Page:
This year, some remarkable Latino children’s literature and young adult titles have been published. Some celebrate culture or bilingualism, while others explore heavy topics such as drug issues or immigration. All of them are a celebration of the diversity of the Latino experience.
If you are looking for some new books to give as gifts this holiday season, here are just a few that would make wonderful additions to any home library.
We encourage you to explore the books being published by small, independent publishers and imprints, such as Groundwood Books, Children’s Book Press, Cinco Puntos Press, and Arte Público for more inspirational stories by and about Latinos.
Books for children ages 5 and younger:
Los Pollitos by Susie Jaramillo
The first book in the superb new Latino nursery rhyme collection by Canticos, Los Pollitos is a must-have for any home library. The interactive book contains flaps and wheels that turn to make the little chicks and their Mamá hatch, cry, and run their way across each page. The best part, though, is that the book is completely reversible; read it one way in English, then flip the book over and read it the other way in Spanish.
Rooster / Gallo by Jorge Luján, illustrated by Manuel Monroy
This is a vibrantly illustrated book of Jorge Luján’s poem, El Gallo. It is simple enough for children to enjoy, yet cleverly written for adults to appreciate. According to Groundwood Books, Luján “dreamed this myth and, when he wrote it, understood that the rooster is the poet of the day.” And this short but beautiful poem is certainly a tribute to day and night.
Marta! Big & Small by Jen Arena, illustrated by Angela Dominguez
A super fun book that teaches the concept of opposites to children, "Marta! Big & Small" is a valuable learning tool especially for preschoolers. In this tale, Marta is exploring the jungle. Along the way she meets many animals; young readers learn that “to a bug, Marta is grande,” but “to an elephant, Marta is pequeña.” The book is written mostly in English but has Spanish words sprinkled throughout, including a list of the animals’ Spanish names. And there is even a glossary at the end of the book.
How Do You Say? / ¿Cómo Se Dice? by Angela Dominguez
This bilingual picture book celebrates bilingualism in a charming way. The story features two young giraffes, but one speaks English and the other speaks Spanish. Language is no barrier to friendship, though, and when they meet, the two quickly learn to communicate. Dominguez’s illustrations are simple, sweet, and endearing, making it the perfect gift for infants and toddlers.
Books for Middle Schoolers:
Lola Levine Is Not Mean! by Monica Brown
Latina author Monica Brown has a new set of chapter books featuring Lola Levine, a spunky and clever half Peruvian and half Jewish second grader. Spanish words are scattered throughout, making these books even more appealing to children from bilingual households. It's the perfect little series for young readers. Not too heavy, it is a fun collection to help develop your child's love of reading.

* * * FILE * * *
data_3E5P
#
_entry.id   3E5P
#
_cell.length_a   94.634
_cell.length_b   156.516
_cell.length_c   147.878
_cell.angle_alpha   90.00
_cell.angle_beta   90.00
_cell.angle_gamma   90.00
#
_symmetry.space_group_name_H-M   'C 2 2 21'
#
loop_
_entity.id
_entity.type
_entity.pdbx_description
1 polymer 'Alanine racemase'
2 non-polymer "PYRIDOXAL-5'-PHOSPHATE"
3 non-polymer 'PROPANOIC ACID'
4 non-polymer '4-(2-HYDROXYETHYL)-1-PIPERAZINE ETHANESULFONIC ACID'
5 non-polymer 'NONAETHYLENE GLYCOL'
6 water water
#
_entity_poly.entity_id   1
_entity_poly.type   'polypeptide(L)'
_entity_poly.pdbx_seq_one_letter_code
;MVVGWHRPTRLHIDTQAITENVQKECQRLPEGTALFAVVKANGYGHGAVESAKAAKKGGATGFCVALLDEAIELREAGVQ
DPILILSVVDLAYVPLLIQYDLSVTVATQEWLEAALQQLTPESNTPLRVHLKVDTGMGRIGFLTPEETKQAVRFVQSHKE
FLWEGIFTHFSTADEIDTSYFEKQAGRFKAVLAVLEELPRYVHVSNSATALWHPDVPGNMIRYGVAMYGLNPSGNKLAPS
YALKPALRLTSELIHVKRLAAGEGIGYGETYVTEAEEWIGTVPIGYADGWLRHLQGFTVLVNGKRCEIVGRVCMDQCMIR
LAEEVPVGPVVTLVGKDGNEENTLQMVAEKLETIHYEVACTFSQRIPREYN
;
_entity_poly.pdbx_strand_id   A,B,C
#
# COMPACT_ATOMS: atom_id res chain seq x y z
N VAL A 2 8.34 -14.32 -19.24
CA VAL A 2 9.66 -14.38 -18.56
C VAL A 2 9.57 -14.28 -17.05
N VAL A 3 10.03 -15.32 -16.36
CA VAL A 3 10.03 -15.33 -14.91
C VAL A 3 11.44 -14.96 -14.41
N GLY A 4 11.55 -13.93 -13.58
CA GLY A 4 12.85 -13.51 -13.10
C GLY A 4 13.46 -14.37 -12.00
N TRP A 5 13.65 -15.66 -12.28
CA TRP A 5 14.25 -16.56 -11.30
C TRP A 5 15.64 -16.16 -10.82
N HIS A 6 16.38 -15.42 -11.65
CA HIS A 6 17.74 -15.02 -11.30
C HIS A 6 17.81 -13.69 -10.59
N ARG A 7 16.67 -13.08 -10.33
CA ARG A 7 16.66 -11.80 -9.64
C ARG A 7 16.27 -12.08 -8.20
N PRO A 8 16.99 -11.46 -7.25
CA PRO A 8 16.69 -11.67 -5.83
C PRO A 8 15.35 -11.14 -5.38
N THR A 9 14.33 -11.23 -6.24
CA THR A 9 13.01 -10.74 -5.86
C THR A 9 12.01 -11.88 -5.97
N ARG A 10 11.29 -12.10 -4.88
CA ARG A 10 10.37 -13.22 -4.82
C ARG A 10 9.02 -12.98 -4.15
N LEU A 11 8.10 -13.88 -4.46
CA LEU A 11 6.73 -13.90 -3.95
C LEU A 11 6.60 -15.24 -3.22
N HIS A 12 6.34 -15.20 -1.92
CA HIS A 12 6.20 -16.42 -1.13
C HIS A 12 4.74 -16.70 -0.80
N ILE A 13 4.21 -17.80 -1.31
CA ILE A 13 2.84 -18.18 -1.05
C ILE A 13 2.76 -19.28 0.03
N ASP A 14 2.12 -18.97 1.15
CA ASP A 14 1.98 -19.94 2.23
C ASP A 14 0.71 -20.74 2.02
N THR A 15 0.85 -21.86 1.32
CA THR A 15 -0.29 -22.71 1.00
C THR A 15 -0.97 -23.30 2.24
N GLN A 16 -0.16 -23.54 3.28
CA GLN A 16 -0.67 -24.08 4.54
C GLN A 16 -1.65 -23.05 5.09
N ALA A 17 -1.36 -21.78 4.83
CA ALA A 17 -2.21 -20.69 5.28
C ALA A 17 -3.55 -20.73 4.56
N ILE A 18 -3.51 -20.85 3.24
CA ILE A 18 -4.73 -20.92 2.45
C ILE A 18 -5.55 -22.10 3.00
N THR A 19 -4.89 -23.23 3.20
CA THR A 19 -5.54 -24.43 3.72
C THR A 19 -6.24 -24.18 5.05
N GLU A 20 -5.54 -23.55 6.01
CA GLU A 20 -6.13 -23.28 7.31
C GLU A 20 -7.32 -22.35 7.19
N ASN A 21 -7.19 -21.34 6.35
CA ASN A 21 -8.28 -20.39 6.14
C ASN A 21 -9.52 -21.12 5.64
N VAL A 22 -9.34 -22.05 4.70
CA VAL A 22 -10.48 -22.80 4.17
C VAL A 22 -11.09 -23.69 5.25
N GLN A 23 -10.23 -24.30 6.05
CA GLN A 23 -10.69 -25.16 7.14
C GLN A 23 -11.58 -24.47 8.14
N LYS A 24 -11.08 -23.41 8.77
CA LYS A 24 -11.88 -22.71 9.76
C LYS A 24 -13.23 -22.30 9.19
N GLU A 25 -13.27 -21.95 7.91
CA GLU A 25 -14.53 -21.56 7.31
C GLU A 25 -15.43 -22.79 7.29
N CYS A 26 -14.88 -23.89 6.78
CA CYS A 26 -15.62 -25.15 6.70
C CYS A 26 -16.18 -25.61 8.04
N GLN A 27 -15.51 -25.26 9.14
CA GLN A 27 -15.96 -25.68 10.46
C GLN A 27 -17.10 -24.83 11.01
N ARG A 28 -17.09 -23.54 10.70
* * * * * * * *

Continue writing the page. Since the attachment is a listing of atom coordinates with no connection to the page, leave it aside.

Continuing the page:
And now, the series has its own website! While you're there, be sure to download the free Educator's Guide to help you integrate Lola into your class lessons.
The Princess and the Warrior: A Tale of Two Volcanoes by Duncan Tonatiuh
You’re going to love this picture book that retells possibly the most famous Mexican legend of Iztaccihuatl and Popocatepetl, two volcanoes that overlook the Valley of Mexico. Izta was a kind and beautiful Aztec princess who rejected one suitor after another — until she met the honest and brave warrior Popoca. But her father the emperor didn’t want her to marry someone who had so little power and wealth. So he gave Popoca a task to accomplish before he could marry Izta. This book is written in English but has quite a few words in Nahuatl, the language that the main characters would have spoken. There’s a glossary in the back, but their meaning is clear from their usage in the story.
Captain Mama's Surprise: La Sorpresa de Capitán Mamá by Graciela Tiscareno-Sato
Did you know that the "Good Night Captain Mama" book is now officially a series? This groundbreaking book that highlights a Latina in the military came out a few years ago. Now, author Graciela Tiscareño-Sato has created a sequel. "Captain Mama's Surprise/La sorpresa de Capitán Mamá" takes young readers into the depths of a KC-135 Aerial Refueling Tanker. But this time, the story is told by 7-year-old Marco. The author not only describes the duties of the individual officers, but she also includes an activity at the back of the book to extend the learning after the reading is done. With full text in English and Spanish this is a wonderful addition to any family library, but especially for those with family members in the military.